Whitchurch pillbox is reopened

From left: Whitchurch Mayoress Jan Kean, Whitchurch Mayor Cllr Mike Kean, Basingstoke and Deane Mayor Cllr Roger Gardiner, Basingstoke and Deane Mayoress Tricia Gardiner, Sir George Young MP, and Pauline and Alun Rees

From left: Whitchurch Mayoress Jan Kean, Whitchurch Mayor Cllr Mike Kean, Basingstoke and Deane Mayor Cllr Roger Gardiner, Basingstoke and Deane Mayoress Tricia Gardiner, Sir George Young MP, and Pauline and Alun Rees

First published in News by , Senior Reporter

A PILLBOX built to defend Whitchurch from escaped prisoners of war has officially reopened.

The defensive position lies at the bottom of Alun Rees’ garden, in Lynch Hill Park, facing what was a prisoner-of-war camp during the Second World War near the town’s station.

Last Saturday, Sir George Young, MP for North West Hampshire, opened the pillbox in front of a crowd of well-wishers, including former Arctic Convoy veteran Roy Dykes.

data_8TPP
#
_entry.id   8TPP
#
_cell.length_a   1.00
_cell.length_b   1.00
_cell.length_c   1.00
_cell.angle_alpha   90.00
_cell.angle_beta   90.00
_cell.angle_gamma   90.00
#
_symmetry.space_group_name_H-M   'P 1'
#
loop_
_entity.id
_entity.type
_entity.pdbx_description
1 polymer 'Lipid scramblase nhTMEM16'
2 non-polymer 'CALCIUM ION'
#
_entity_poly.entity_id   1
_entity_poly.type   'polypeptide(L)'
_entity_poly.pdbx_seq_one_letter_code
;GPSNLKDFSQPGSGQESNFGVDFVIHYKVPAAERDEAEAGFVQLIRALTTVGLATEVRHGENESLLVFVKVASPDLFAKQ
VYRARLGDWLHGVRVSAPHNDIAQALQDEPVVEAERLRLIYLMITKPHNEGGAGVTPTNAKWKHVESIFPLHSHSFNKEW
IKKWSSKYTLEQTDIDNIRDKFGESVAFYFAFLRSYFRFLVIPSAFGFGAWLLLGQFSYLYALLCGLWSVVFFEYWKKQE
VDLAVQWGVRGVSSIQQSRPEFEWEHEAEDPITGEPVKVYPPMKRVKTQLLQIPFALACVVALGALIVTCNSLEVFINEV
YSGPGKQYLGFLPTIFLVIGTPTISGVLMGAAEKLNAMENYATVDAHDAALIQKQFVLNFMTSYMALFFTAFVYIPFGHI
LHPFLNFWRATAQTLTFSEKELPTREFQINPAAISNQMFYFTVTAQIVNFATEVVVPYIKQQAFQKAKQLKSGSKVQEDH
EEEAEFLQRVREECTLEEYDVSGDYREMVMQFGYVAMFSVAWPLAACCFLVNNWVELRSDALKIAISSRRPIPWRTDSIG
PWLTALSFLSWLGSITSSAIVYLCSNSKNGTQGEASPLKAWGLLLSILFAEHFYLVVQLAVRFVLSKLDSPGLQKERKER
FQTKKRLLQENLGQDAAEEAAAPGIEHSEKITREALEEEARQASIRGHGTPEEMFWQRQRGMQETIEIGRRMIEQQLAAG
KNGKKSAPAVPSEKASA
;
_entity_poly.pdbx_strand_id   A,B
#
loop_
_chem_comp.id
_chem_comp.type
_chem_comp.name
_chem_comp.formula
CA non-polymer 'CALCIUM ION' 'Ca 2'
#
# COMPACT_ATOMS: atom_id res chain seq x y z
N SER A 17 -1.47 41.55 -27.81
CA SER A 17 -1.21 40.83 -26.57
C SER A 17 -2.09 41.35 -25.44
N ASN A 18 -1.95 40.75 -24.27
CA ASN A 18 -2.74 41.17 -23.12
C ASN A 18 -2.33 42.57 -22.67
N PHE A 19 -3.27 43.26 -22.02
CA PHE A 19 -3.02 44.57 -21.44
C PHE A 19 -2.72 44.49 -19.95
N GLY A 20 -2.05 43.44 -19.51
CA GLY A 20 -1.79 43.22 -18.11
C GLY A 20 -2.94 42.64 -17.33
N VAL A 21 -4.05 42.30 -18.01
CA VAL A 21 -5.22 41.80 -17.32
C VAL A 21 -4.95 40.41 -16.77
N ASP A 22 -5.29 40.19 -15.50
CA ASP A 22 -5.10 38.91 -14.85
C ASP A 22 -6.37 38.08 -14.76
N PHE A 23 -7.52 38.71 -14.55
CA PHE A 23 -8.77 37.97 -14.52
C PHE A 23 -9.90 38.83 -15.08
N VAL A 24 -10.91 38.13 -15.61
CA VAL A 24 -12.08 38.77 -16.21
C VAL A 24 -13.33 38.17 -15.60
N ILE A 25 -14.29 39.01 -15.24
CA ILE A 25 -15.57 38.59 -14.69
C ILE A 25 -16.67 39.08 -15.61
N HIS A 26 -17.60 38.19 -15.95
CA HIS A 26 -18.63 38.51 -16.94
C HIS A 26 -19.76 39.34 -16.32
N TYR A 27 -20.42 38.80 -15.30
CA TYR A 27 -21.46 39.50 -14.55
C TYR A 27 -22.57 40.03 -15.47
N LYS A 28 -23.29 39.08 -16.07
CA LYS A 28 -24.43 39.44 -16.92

A piece of artwork was also retrieved from the pillbox to remember the 31 men from the town who died during the Second World War.

Sir George said: “It’s important that we keep monuments such as these to remember the country’s history.

“Originally, there were 40,000 of these pillboxes and now there are only 6,000 left, and it’s important that we keep a few to remind us that there was a real threat of invasion.”

Local artist Graham Burgess had the idea to renovate the pillbox and oversaw the work that took place earlier this year.

Vegetation was removed from on top and around the pillbox, while conifers were removed so that the pillbox can be seen from people on Newbury Road.

Mr Rees has lived in the house with his family for 29 years.

He said: “It’s a beautiful building, if you squint! I was not that keen when Graham first approached me four or five years ago. Part of the problem has been with allowing access to the public. We will open it up once or twice a year.”

Comments (1)

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1:48pm Tue 5 Aug 14

whitchurchwhinger says...

Must be heavily armed prisoners - I dare say it's more likely to be as part of defensive measures in case Germany invaded, as thousands of other pillboxes in the UK were for
Must be heavily armed prisoners - I dare say it's more likely to be as part of defensive measures in case Germany invaded, as thousands of other pillboxes in the UK were for whitchurchwhinger
  • Score: -1

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